The COVID-19 virus spread around the globe very rapidly during early 2020. Identification of the evolution pattern, and genome scale mutations in SARS-CoV-2 is essential to study the dynamics of this disease. The genomic sequences of thousands of SARS-CoV-2 infected patients from different countries are publicly available for sequence based in-depth analysis. In this study, the DNA sequences of SARS-CoV-2 from the COVID-19 infected patients (having or lacking a travel history) from Pakistan and India, the two highest populous neighboring countries in South Asia, have been analyzed by using computational tools of phylogenetics. These analyses revealed that the SARS-CoV-2 strain in Pakistani traveler COVID-19 patients is closely related to Iranian strains, the strain in non-traveler patients is related to the strain of Wuhan, China. Likewise, in India, the SARS-CoV-2 strains in travelers and non-travelers are closely related to Italy, Germany, and Mexico. The selected approach has also been utilized to find out the identical genomic regions and similar strains around the world. Collectively, our study suggested distinct strains and routes of viral transmission in Pakistan and India. These differences may infer partially the reason for the decline phase in viral propagation in Pakistan two months after the peak COVID-19 load, and rapid viral propagation in India making it the second worst-hit country in the world after the USA.

5.
HIV Medicine ; 22(SUPPL 2):39, 2021.
Article in English | EMBASE | ID: covidwho-1409338

ABSTRACT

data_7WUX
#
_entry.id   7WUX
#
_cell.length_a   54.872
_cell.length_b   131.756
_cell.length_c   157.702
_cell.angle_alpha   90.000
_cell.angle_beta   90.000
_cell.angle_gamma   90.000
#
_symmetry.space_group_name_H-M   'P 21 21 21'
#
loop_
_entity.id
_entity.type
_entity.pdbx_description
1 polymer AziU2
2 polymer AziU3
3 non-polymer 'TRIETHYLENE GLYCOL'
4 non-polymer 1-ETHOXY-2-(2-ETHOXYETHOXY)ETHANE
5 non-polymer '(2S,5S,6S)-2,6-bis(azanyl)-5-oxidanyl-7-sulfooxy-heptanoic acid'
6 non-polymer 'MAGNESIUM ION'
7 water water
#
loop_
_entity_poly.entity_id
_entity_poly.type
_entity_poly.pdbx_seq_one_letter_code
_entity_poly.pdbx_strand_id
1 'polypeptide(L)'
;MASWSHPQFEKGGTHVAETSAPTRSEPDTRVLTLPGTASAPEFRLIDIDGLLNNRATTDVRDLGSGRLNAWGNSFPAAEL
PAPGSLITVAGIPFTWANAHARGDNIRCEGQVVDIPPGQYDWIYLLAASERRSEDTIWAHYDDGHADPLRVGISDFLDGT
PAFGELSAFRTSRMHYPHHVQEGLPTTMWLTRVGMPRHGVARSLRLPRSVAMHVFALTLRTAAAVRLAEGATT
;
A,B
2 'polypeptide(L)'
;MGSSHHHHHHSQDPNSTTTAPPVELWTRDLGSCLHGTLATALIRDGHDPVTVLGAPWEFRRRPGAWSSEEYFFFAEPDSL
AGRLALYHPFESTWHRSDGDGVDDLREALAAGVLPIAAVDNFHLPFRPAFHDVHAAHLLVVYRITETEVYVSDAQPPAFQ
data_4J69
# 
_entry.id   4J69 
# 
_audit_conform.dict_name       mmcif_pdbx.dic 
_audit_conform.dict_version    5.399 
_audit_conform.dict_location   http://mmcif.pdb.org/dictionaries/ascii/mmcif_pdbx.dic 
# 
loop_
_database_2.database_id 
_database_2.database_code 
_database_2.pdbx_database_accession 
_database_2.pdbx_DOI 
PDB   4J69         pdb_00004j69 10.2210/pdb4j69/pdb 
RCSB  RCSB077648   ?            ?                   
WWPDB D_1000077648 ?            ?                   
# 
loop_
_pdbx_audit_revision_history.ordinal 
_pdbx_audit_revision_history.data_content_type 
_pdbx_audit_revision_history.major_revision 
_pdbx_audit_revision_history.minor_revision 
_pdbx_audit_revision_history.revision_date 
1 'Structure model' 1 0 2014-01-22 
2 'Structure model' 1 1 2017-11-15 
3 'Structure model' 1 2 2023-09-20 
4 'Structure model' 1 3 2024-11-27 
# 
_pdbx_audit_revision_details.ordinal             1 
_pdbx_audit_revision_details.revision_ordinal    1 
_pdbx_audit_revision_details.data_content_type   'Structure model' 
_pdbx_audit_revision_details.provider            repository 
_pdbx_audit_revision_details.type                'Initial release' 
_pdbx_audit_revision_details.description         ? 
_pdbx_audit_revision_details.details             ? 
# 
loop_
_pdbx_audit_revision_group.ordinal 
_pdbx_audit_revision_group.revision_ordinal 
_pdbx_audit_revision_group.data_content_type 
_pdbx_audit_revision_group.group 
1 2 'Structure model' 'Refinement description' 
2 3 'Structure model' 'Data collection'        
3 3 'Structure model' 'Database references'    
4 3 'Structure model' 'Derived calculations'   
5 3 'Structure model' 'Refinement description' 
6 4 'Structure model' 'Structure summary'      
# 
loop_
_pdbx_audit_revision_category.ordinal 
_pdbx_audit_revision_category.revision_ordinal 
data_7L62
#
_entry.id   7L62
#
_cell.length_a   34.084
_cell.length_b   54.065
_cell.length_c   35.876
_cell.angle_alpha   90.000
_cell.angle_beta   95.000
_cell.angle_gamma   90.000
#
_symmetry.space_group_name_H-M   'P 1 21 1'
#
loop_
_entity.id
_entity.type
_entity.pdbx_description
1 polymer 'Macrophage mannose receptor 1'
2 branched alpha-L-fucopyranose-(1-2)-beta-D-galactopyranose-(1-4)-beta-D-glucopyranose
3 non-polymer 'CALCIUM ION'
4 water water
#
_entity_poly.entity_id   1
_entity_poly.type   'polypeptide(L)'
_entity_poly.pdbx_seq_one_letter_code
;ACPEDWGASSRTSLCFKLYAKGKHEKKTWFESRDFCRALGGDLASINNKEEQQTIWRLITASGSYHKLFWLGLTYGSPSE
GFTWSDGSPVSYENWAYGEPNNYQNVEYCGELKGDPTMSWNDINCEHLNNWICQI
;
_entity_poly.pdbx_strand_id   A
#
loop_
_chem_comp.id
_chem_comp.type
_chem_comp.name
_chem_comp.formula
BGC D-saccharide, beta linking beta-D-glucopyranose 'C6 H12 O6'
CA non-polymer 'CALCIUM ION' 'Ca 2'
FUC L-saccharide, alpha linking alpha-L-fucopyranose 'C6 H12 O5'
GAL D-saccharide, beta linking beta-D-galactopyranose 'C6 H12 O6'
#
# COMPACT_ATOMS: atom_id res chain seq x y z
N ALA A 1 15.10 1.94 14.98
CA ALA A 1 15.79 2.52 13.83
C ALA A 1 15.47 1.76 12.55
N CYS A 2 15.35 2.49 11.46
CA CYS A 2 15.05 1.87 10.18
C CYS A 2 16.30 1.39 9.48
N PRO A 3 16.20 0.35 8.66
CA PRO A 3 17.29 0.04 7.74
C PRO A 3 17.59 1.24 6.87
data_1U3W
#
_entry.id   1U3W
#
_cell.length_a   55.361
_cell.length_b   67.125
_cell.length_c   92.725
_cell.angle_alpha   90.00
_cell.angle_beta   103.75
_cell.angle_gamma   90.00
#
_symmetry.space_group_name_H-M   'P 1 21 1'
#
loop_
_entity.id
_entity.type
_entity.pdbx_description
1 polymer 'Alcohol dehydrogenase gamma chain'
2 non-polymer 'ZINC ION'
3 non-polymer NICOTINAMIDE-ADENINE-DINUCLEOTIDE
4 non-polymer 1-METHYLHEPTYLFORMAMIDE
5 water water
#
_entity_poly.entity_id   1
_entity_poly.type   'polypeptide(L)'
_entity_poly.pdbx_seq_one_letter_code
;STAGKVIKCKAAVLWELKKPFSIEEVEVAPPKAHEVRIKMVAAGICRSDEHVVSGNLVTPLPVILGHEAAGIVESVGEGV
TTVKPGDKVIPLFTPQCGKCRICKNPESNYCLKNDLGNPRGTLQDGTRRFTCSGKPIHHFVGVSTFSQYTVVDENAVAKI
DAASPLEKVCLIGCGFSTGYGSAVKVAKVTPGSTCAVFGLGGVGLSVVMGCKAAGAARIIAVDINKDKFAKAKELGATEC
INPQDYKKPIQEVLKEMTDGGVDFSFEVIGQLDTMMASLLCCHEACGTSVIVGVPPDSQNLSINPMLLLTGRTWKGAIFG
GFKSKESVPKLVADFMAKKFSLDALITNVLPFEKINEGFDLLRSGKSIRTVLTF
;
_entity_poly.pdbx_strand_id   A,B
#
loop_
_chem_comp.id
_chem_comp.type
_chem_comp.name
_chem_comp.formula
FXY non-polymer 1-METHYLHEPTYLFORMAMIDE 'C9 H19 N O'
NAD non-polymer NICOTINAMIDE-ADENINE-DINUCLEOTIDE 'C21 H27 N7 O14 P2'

Background: In recent years there has been increased awareness of Mycoplasma genitalium as a potential sexually-transmitted pathogen and national guidelines now recommend routine testing in a number of clinical scenarios in sexual health clinics, including non-gonococcal urethritis (NGU). Factors including availability and cost of resistance testing, quinolone-associated toxicities and a lack of available alternative treatments, all impact on the feasibility of routine testing. Knowledge of local prevalence and rates of drug resistance can inform the development of patient pathways and management strategies. The aim was to determine the prevalence of Mycoplasma genitalium in men with symptomatic NGU and the proportion of these infections that demonstrated macrolide resistance. Method: Routine testing for Mycoplasma genitalium in symptomatic NGU was introduced in August 2020, during a period when walk-in attendances were limited due to the COVID-19 pandemic. Testing was performed inhouse using the validated Roche Cobas® TV/MG PCR assay and positive samples were tested for the macrolide resistance gene using SpeeDx Resistanceplus® MG. Quinolone resistance testing was not routinely performed. Clinical information including patient demographics, treatments used, test of cure (TOC) results and coding data were reviewed and analysed. Results: 42 symptomatic men presented during August 2020 and were diagnosed with NGU. 34 (81%) had testing performed for Mycoplasma genitalium, 10/34 (29%) tests were positive. Resistance testing was performed on all positive samples, 4 (40%) were positive for macrolide resistance;2 (20%) were indeterminate and 4 (40%) were negative. All patients were treated with regimens according to BASHH guidelines and 1 (10%) patient had a positive TOC. Conclusion: High rates of Mycoplasma genitalium were identified when screening men with symptomatic urethritis in a central London sexual health clinic. In this population, at least 40% of infections had macrolide resistance demonstrated. The majority of individuals cleared the pathogen with symptom resolution and a negative TOC using recommended treatment regimens. Larger surveys in different populations will enhance knowledge of risk factors associated with Mycoplasma genitalium infection and antibiotic resistance. Further study of alternative treatment approaches for drug-resistant organisms are required.